Plaque Fluoride Levels as a Predictor of Caries Development in Early Childhood with High Sugar Exposure – A Preliminary Study
Received 12 September 2019
Accepted for publication 28 December 2019
Published 9 March 2020 Volume 2020:12 Pages 71—78
Checked for plagiarism Yes
Review by Single-blind
Peer reviewer comments 2
Editor who approved publication: Professor Christopher E. Okunseri
Karina Ferreira Rizzardi, 1 Lidiany Karla Azevedo Rodrigues, 2 Carolina Steiner-Oliveira, 3 Marines Nobre-dos-Santos, 3 Thaís Manzano Parisotto 1
1Laboratory of Molecular and Clinical Microbiology, University São Francisco, Bragança Paulista, SP, Brazil; 2Faculty of Pharmacy, Dentistry and Nursing, Federal University of Ceará, Fortaleza, CE, Brazil; 3Piracicaba Dental School, University of Campinas, Piracicaba, SP, Brazil
Correspondence: Thaís Manzano Parisotto
Laboratory of Molecular and Clinical Microbiology, University São Francisco, Av. São Francisco de Assis, 218, Bragança Paulista, SP 12916-900, Brazil
Tel +55 11 24548474
Objective: This longitudinal study aimed to investigate if the plaque fluoride (PF) concentration can predict the early childhood caries onset. Design: As part of a larger study, 188 preschoolers were clinically evaluated for early childhood caries diagnosis, at baseline and after 1-year follow-up. After that, the final sample comprised: 1. children who had already caries at baseline (decayed, missing or filled surfaces, as well as white chalky white spot lesions adjacent to gingival margins) and developed at least one more cavitation after one year (n=16), and 2. children who never had or developed any caries lesions, including active white spots lesions (n=15). Before the clinical examinations, dental plaque was collected. PF concentration was determined with an ion-specific electrode. A chart was used to estimate the mean daily sugar exposure. The results were statistically analyzed by Spearman correlation and logistic regression analyses (α=0.05).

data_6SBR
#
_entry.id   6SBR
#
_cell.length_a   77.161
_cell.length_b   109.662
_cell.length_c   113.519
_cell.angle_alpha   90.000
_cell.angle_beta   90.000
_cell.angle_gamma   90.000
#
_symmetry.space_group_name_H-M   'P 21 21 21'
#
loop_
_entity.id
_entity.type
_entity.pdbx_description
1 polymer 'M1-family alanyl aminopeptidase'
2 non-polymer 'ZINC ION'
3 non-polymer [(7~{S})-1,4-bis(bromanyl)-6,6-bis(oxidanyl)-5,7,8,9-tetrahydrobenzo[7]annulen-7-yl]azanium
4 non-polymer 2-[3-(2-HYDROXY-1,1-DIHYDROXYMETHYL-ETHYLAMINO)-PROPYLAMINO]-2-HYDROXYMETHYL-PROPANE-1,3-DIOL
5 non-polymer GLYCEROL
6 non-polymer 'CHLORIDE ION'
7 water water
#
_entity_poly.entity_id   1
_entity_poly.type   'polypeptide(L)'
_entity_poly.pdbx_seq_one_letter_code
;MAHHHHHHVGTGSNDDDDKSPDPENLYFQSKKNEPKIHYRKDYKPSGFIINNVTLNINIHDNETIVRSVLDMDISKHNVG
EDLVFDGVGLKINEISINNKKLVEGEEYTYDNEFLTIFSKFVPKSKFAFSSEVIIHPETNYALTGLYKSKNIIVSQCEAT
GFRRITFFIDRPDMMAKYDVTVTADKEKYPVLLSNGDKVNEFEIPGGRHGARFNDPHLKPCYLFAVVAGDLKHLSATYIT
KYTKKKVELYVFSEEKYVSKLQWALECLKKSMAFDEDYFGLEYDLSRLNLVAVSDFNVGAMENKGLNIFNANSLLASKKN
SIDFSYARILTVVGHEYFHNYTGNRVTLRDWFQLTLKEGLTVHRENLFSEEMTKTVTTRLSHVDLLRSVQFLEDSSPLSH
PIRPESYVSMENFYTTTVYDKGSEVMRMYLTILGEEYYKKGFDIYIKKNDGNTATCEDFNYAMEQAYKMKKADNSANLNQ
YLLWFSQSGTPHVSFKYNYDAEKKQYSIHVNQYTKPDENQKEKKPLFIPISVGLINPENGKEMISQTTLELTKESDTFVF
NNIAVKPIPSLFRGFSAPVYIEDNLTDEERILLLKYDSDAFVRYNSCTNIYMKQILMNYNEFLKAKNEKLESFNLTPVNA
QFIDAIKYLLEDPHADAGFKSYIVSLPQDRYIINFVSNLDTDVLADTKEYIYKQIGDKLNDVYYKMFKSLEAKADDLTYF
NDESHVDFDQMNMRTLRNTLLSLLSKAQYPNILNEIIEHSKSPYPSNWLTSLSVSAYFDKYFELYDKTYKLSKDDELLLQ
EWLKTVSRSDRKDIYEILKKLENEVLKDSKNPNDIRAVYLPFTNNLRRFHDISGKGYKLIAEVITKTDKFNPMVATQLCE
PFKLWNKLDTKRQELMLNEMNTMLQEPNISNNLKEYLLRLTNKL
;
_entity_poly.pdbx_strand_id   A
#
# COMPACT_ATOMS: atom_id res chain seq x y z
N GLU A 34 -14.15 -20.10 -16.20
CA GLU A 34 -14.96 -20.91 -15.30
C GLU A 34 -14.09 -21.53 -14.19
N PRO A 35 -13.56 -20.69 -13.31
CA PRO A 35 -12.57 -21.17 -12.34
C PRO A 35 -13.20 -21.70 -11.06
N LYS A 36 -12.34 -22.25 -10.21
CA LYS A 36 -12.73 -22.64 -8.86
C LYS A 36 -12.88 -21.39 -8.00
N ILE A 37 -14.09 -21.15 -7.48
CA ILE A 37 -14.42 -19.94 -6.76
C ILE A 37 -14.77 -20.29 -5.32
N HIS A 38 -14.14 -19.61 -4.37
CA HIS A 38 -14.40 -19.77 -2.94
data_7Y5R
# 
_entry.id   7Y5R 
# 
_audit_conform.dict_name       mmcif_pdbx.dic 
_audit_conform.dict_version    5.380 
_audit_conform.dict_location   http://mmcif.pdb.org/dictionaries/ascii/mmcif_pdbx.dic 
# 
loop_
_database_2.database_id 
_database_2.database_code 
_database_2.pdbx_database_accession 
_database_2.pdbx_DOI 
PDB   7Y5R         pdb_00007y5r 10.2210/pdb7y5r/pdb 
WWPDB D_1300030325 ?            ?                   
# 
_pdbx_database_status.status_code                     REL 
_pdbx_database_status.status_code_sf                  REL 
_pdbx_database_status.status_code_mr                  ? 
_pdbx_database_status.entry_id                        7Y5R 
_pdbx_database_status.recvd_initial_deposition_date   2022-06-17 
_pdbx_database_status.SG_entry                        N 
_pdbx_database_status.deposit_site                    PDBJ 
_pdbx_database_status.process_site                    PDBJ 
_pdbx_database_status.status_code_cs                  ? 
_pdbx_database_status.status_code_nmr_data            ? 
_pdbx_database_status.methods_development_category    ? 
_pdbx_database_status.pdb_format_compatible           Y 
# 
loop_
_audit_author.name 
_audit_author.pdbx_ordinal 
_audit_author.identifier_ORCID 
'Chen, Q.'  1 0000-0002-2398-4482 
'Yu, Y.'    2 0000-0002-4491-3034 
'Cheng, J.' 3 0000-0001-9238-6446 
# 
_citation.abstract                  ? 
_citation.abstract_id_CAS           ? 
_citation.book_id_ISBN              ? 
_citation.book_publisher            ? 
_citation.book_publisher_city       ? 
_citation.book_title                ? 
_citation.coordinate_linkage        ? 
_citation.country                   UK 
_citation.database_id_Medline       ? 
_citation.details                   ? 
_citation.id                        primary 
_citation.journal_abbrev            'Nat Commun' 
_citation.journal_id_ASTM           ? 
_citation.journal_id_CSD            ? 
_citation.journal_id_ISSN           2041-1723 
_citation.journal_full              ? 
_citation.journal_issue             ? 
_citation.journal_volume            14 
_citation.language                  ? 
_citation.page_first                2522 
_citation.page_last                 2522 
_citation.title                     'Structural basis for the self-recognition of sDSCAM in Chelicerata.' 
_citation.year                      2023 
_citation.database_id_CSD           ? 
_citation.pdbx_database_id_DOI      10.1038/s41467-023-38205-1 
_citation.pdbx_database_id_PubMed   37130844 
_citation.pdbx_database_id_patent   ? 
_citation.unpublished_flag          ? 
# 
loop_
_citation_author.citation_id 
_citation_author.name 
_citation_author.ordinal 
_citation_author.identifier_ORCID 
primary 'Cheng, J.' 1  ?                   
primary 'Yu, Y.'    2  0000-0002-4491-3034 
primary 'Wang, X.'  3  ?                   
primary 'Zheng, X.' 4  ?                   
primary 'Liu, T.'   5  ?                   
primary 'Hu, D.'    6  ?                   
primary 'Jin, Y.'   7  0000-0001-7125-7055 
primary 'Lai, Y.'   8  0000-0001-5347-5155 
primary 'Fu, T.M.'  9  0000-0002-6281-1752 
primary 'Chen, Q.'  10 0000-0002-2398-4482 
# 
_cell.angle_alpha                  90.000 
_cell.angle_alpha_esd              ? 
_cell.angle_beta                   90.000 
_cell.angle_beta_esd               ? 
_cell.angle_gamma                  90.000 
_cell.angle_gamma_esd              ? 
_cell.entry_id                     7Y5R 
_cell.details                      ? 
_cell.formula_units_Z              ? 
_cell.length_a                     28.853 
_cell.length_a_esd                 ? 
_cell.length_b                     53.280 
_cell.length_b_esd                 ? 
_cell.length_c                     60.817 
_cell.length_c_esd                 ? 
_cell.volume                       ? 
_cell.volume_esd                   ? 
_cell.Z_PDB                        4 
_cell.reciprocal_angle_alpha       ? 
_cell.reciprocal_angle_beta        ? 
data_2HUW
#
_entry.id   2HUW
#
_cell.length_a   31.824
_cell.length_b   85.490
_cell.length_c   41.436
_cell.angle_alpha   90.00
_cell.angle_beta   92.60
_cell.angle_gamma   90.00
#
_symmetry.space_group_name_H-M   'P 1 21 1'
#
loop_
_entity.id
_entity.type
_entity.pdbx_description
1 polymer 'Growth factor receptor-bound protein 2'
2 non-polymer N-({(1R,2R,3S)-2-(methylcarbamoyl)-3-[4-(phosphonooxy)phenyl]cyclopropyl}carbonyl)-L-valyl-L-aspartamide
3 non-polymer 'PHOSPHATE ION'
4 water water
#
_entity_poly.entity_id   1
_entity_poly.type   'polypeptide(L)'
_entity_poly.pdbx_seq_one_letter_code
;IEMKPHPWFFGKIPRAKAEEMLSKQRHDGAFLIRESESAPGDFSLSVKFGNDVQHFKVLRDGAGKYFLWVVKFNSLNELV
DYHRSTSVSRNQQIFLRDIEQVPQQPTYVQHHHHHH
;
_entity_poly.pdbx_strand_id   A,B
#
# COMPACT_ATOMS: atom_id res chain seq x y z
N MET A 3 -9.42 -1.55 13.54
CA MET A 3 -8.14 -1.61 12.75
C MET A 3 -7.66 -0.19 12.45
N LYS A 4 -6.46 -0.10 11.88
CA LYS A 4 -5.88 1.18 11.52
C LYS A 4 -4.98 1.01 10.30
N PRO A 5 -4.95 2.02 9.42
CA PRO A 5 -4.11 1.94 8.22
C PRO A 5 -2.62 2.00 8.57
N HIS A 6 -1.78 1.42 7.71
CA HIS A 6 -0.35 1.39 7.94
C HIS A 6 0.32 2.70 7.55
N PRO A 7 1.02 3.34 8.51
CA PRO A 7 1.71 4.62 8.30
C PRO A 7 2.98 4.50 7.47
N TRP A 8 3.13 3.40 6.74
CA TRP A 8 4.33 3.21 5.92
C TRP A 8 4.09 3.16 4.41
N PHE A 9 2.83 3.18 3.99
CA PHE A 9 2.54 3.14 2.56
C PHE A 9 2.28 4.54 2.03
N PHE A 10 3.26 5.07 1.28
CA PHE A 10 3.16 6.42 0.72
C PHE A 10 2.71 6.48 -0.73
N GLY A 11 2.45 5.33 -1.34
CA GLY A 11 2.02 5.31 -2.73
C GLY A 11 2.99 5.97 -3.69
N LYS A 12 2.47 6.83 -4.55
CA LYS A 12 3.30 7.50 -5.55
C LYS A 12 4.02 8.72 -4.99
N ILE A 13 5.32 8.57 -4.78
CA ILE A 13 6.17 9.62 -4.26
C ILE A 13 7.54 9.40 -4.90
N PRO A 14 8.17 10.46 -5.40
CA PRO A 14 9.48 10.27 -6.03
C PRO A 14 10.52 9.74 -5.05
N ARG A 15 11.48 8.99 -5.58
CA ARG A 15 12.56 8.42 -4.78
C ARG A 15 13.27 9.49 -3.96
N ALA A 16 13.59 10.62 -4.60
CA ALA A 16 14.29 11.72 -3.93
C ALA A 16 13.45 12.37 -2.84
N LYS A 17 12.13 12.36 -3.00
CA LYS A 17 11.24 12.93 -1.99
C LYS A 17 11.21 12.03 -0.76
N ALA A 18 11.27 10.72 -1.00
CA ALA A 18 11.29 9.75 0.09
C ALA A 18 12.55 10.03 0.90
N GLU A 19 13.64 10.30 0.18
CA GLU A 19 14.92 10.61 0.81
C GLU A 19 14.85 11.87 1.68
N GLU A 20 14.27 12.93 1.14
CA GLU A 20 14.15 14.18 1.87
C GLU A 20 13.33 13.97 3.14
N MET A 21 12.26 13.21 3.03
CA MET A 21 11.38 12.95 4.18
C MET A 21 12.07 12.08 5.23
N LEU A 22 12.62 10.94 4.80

Results: After one year, a positive significant correlation between caries development and liquid sucrose, total sugar and total sucrose consumption increments was found (p< 0.05). Moreover, the solid sugar, solid sucrose and total sugar exposure at baseline were positively correlated with the presence of dental plaque at follow-up (p< 0.05). To top it all, children with PF concentrations ≤ 0.1 μg/mg at baseline were 10 times more likely to develop caries.
Conclusion: In conclusion, this study demonstrated for the first time in vivo that low PF concentration is a predictor of caries development in primary teeth.
Keywords: dental caries, preschool child, fluoride, biofilm
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